Cooking figures not the solution to European energy prices
Government price caps, subsidies and excess profit taxes will not solve Europe’s energy crisis. The best remedy is to increase the supply of all forms of energy.
The cost of energy is rising, creating financial problems for households and businesses. Already before the war in Ukraine, Europe’s energy supply was vulnerable. Energy security had not been a political priority, exacerbated by weak and shortsighted policies. In Germany, but also in other countries, energy became a playing field for populist politics infused with considerable emotion. Germany’s Energiewende jeopardized security on the continent by trading reliance on nuclear power for dependence on Russian natural gas.
Market rules typically dictate that reduced supply will show in increased prices. This is a long-term good as it might push supply higher or demand lower. What is happening now? Russia limited its gas exports, diminishing the amount of gas Europe receives. The only sustainable remedy is to increase the energy supply. However, this takes time and the correct policies.
European politicians are desperately trying to shop around the world for gas. This is not a long-term solution. To improve energy security, the continent needs to become more self- sufficient. To generate investments in energy production – whether renewables, nuclear or something else – investors need to see that markets work. This is also essential for public investments. If such investments lack rentability, they will again burden the people.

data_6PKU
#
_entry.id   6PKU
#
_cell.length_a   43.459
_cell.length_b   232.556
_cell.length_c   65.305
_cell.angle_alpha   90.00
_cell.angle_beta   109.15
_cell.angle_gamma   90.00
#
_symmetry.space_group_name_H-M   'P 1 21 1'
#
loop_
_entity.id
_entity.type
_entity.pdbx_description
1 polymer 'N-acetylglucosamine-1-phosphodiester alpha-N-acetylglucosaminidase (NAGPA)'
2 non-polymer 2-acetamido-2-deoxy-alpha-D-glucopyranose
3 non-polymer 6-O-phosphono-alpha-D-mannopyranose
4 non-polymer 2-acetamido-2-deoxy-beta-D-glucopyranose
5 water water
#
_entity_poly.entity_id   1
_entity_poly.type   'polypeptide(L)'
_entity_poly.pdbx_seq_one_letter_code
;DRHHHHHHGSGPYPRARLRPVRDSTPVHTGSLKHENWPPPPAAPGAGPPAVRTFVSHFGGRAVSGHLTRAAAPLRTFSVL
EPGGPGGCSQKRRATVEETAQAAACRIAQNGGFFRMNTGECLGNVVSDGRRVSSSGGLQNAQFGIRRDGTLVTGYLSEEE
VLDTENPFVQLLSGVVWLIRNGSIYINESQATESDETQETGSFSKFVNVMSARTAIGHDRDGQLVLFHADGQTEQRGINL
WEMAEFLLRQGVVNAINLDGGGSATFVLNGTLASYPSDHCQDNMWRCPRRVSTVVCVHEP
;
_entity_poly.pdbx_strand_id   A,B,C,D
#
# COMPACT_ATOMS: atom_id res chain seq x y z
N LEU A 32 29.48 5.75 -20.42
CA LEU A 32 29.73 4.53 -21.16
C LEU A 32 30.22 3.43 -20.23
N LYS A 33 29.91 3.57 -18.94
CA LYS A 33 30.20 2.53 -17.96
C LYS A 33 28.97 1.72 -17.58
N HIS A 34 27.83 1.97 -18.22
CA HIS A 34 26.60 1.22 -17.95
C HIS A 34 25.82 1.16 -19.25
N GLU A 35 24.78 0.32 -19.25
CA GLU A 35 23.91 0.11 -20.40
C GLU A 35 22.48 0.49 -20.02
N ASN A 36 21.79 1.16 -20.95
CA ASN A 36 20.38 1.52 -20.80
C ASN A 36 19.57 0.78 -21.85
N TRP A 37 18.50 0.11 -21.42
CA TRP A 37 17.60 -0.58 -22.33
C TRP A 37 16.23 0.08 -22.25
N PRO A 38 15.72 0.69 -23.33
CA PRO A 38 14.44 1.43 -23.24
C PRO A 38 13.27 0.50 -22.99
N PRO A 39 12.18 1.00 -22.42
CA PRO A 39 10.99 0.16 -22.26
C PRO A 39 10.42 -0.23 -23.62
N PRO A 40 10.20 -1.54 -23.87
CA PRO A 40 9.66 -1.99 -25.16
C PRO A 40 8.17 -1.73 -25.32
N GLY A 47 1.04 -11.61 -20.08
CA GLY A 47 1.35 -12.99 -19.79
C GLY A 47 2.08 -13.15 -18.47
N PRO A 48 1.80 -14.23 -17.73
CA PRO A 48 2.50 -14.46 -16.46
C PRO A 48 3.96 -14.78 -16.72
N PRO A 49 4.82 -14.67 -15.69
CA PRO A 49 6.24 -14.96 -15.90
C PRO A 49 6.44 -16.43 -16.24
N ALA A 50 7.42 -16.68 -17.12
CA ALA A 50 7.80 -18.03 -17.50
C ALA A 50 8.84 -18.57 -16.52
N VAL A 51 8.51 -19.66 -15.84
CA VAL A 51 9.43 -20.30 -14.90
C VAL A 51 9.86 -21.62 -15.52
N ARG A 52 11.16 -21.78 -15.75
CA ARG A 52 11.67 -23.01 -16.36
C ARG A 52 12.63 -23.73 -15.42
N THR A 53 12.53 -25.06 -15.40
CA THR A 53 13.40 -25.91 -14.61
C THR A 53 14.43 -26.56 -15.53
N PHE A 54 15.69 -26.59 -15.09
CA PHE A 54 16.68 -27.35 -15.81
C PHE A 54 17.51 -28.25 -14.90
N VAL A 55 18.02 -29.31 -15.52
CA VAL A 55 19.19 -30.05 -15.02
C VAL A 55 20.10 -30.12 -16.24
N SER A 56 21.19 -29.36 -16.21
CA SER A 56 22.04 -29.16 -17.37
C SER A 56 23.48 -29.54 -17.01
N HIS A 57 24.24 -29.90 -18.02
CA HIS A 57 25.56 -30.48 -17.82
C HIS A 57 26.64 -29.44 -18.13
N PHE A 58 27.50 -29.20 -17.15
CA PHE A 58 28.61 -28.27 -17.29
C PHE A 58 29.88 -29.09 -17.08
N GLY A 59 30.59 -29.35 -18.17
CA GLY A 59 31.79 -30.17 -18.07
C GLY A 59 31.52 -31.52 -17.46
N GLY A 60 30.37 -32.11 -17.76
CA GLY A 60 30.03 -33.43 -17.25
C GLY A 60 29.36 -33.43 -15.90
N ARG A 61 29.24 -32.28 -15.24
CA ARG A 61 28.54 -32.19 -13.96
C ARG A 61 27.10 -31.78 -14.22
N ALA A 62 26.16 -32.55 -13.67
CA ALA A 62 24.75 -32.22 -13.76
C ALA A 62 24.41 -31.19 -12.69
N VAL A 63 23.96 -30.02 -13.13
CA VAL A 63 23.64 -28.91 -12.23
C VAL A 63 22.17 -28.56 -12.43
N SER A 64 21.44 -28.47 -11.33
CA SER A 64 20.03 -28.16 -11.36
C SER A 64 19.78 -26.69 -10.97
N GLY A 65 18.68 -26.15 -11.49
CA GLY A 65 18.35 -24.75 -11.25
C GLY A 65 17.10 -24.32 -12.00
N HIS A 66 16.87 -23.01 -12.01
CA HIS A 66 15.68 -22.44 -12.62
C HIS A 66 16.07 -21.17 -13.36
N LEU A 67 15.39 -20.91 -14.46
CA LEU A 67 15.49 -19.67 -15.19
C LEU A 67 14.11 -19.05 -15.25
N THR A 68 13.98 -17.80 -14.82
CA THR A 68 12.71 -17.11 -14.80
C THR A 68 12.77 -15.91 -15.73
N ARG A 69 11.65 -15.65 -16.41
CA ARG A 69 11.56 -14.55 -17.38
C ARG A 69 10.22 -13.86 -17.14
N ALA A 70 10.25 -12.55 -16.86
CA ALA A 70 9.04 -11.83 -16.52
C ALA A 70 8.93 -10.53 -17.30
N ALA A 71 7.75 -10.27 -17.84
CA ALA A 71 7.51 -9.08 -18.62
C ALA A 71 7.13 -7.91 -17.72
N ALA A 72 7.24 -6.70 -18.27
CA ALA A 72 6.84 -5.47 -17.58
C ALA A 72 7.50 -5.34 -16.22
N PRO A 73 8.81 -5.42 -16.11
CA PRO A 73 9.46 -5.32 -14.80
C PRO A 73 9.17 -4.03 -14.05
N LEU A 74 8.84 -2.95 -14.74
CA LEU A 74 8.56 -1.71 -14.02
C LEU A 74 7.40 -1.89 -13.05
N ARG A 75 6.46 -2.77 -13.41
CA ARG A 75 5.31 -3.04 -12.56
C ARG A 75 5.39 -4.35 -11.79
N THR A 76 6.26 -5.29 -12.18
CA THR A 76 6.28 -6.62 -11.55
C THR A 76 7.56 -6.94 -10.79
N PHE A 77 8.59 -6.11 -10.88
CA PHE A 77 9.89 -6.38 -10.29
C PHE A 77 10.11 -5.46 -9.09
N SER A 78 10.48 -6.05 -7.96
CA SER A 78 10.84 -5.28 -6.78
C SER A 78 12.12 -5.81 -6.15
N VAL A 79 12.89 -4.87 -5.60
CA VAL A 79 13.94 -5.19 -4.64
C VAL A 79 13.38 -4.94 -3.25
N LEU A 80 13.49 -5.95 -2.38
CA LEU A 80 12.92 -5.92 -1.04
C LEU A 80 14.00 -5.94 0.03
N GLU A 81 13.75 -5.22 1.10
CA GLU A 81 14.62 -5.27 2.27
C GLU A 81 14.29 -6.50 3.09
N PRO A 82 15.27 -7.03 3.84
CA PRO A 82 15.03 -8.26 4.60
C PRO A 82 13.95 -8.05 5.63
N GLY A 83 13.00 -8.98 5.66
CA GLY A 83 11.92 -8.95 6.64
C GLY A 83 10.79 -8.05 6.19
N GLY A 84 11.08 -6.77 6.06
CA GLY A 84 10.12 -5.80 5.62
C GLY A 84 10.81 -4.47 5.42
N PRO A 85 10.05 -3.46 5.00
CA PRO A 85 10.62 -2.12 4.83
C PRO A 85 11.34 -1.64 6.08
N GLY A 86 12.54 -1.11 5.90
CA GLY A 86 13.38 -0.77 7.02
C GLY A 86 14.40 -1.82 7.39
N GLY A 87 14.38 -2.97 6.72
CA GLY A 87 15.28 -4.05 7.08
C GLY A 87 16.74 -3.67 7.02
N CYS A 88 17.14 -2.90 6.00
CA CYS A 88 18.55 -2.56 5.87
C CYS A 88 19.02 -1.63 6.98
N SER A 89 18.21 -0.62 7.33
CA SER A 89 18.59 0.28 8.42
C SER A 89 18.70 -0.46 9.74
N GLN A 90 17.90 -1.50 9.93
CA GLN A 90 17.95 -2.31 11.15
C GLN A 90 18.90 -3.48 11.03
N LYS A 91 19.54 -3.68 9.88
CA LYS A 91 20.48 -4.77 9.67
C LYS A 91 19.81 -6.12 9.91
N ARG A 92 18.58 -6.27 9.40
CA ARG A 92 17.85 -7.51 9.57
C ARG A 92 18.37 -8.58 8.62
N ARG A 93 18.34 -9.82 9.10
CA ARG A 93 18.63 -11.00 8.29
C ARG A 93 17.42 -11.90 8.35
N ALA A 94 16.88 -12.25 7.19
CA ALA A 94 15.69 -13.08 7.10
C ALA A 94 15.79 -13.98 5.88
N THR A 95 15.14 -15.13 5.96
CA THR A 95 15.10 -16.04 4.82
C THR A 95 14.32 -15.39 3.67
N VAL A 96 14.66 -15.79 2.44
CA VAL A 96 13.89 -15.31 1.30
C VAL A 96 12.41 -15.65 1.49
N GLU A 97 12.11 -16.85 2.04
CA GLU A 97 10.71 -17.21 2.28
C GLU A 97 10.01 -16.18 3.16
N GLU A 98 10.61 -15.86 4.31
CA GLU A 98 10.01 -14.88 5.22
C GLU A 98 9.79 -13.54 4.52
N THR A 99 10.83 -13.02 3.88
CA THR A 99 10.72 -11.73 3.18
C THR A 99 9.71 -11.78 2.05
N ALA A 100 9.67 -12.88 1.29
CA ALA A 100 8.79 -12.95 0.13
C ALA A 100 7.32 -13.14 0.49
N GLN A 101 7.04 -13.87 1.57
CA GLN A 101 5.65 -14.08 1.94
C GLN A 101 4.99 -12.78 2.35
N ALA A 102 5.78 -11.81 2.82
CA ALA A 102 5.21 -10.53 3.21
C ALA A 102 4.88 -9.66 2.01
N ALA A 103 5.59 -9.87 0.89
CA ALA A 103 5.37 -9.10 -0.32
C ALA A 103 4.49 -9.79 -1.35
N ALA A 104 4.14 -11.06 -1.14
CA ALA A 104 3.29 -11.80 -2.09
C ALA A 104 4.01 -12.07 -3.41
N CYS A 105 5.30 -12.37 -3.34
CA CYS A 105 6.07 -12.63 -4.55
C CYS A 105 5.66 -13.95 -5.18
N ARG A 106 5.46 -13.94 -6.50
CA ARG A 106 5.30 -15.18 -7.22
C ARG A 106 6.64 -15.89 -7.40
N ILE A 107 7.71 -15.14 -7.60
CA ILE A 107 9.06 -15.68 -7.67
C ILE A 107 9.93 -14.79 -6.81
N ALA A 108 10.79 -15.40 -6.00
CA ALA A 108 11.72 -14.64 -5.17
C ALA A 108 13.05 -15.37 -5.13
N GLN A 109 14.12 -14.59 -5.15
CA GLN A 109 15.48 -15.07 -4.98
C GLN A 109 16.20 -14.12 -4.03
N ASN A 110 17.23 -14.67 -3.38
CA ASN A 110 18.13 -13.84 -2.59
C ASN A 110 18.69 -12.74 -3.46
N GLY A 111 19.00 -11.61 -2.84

The European Commission came in with plans to “stabilize” prices by capping them. The price cap should be “dynamic,” the Commission decided, based on an index that does not yet exist. Gas is presently traded in the Netherlands. A cap means that should the price exceed a certain limit, purchases would not be allowed anymore. Gas prices, with consequences for the cost of electricity, are set on the Rotterdam spot market. The virtual gas trading facility in the Netherlands is called TTF, the abbreviation for Title Transfer Facility.
With the reduction in Russian natural gas supplies, Europe needs more liquified natural gas, or LNG, and this is not necessarily traded through Rotterdam. In fixing prices, the Commission intends to base the price cap on an index it will establish on all daily gas contracts. Whether that makes sense or not is debatable. It could result in higher prices, the opposite of what is intended. The simple fact of the matter is that we must concentrate on generating more of our own energy, and not rely on some alchemic caps and indexes …
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Cooking Figures not the solution
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